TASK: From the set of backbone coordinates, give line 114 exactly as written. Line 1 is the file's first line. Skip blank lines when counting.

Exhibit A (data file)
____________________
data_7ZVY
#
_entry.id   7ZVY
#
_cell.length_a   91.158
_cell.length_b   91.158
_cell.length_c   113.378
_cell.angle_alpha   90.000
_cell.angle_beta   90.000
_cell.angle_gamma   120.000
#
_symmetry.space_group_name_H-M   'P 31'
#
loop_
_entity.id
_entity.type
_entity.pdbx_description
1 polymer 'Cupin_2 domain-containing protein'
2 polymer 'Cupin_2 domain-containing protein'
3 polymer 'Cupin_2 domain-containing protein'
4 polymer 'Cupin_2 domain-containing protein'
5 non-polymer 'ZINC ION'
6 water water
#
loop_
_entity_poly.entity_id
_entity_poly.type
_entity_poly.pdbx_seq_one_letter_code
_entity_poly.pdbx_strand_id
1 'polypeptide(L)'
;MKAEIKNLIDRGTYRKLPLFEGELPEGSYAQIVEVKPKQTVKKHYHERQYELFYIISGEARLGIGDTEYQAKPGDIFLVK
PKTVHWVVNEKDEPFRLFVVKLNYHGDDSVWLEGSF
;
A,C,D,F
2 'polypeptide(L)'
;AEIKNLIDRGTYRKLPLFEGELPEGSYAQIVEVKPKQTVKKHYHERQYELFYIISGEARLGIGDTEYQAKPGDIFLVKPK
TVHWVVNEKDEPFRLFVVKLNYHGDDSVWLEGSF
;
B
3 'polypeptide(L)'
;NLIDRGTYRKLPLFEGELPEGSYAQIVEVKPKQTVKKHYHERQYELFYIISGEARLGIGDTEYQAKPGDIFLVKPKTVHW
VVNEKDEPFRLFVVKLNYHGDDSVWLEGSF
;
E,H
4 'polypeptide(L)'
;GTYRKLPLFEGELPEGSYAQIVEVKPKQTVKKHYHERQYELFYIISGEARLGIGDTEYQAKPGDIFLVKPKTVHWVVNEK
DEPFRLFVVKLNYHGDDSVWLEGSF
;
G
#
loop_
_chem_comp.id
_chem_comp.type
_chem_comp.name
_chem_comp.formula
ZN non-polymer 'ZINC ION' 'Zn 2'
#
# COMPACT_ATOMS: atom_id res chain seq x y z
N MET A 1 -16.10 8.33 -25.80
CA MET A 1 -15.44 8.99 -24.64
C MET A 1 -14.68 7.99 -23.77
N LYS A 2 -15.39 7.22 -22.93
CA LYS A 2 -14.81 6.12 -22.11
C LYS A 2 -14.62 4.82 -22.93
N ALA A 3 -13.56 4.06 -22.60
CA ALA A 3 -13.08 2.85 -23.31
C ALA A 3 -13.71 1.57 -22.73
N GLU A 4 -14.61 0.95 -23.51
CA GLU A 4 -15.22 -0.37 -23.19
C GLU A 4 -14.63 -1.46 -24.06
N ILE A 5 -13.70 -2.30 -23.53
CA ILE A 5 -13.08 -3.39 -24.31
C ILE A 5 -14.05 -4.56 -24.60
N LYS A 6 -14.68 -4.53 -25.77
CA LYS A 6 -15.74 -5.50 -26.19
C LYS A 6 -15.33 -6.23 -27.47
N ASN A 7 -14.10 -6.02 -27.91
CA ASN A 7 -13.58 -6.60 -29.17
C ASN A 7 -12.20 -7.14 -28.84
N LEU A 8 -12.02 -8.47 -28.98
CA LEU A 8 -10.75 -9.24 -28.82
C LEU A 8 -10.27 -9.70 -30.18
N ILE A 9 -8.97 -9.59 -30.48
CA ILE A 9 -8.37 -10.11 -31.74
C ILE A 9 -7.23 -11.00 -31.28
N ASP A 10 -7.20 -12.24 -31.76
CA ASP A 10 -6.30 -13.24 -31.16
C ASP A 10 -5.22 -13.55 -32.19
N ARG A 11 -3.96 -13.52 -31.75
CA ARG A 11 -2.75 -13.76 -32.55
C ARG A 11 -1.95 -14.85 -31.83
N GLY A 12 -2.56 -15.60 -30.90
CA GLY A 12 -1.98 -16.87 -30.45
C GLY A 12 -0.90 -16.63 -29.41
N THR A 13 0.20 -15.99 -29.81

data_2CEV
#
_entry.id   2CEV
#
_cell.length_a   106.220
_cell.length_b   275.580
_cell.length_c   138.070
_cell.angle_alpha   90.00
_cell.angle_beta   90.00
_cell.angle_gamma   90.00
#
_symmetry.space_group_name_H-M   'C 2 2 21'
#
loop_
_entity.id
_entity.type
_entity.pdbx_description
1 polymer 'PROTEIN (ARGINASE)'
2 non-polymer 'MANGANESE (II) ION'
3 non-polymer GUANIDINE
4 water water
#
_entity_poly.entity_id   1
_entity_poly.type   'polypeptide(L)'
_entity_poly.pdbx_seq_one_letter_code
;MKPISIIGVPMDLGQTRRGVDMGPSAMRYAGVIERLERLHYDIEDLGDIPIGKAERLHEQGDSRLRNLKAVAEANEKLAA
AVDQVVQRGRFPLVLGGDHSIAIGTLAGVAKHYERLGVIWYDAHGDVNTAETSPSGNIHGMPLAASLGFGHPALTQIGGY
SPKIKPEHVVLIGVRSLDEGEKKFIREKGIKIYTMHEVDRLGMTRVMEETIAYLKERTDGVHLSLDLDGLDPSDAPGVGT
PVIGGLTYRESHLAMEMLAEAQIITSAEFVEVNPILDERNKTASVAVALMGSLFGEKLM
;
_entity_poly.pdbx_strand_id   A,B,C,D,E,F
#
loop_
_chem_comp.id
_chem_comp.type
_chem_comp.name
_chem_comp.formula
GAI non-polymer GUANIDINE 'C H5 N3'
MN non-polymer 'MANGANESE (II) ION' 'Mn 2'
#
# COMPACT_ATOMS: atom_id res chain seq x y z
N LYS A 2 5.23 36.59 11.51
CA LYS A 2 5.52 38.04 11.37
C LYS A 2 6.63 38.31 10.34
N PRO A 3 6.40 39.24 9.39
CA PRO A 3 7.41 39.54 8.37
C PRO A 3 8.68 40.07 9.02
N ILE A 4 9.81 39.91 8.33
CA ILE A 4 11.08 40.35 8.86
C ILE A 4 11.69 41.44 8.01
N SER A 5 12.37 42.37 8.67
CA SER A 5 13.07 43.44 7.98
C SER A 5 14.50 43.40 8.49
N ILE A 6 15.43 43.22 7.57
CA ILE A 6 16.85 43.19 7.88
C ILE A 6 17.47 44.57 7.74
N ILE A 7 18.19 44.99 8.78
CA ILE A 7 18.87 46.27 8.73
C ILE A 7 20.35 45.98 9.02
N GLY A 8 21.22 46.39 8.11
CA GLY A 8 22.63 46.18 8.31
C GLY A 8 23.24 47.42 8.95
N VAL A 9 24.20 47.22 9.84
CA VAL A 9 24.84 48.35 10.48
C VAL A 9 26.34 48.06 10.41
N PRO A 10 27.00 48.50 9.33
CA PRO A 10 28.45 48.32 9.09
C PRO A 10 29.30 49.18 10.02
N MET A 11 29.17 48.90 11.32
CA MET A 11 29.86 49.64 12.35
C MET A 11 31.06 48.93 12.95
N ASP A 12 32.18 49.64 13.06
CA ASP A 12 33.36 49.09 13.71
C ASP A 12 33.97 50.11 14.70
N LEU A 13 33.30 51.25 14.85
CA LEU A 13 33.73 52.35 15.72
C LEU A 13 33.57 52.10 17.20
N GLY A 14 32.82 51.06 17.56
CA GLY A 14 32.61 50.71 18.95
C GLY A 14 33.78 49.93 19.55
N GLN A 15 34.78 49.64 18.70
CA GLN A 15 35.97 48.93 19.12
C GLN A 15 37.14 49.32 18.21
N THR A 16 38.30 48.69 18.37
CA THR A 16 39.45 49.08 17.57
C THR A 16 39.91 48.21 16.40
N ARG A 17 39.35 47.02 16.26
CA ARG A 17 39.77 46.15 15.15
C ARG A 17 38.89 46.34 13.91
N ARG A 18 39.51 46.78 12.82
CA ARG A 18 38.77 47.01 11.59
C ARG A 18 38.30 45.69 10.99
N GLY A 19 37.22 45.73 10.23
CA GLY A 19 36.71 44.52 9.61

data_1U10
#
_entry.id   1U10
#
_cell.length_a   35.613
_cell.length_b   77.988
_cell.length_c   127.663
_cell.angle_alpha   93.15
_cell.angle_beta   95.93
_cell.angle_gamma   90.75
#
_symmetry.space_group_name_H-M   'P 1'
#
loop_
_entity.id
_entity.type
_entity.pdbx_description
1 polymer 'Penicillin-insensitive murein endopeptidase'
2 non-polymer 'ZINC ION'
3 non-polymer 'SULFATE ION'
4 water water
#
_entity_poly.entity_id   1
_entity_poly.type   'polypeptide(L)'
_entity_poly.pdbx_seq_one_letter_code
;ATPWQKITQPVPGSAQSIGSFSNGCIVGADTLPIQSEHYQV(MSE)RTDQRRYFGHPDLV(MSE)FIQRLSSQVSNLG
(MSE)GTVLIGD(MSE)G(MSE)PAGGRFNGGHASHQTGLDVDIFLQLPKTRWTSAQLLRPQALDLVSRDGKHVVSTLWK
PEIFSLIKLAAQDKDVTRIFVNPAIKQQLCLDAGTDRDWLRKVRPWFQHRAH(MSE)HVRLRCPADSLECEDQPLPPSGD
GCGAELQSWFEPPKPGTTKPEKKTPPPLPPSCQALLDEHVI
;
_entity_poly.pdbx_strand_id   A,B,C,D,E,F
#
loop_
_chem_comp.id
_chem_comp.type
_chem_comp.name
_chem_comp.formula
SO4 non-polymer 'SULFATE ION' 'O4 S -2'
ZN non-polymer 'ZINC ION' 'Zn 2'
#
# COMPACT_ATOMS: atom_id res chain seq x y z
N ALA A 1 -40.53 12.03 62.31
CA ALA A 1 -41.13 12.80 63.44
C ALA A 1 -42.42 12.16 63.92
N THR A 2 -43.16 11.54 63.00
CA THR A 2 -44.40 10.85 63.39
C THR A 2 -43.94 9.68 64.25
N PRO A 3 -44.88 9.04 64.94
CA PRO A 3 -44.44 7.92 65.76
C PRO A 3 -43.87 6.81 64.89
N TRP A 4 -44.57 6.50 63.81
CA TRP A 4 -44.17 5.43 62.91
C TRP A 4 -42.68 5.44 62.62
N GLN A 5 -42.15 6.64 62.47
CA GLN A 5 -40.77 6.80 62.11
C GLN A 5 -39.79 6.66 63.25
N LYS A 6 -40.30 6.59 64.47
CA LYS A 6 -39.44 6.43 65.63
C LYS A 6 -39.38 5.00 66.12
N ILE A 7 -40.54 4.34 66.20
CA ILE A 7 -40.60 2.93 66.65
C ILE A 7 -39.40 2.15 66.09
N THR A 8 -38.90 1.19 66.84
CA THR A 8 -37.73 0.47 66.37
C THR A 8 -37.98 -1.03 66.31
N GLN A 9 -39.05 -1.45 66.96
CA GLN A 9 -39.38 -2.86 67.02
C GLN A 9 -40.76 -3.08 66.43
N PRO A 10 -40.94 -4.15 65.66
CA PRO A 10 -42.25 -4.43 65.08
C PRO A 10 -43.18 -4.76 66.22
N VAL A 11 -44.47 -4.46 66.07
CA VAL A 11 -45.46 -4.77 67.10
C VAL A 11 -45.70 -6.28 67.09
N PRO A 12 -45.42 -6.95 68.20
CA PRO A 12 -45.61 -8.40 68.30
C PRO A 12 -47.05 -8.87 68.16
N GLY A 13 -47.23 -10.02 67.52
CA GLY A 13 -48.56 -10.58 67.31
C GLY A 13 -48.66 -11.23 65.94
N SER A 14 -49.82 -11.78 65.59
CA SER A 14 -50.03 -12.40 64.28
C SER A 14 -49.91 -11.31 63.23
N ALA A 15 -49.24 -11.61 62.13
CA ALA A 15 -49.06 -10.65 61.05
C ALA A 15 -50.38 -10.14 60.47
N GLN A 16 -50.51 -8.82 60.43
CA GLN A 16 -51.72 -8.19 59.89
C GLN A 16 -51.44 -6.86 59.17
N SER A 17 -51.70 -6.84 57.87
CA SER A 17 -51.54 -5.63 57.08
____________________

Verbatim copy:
2 non-polymer 'MANGANESE (II) ION'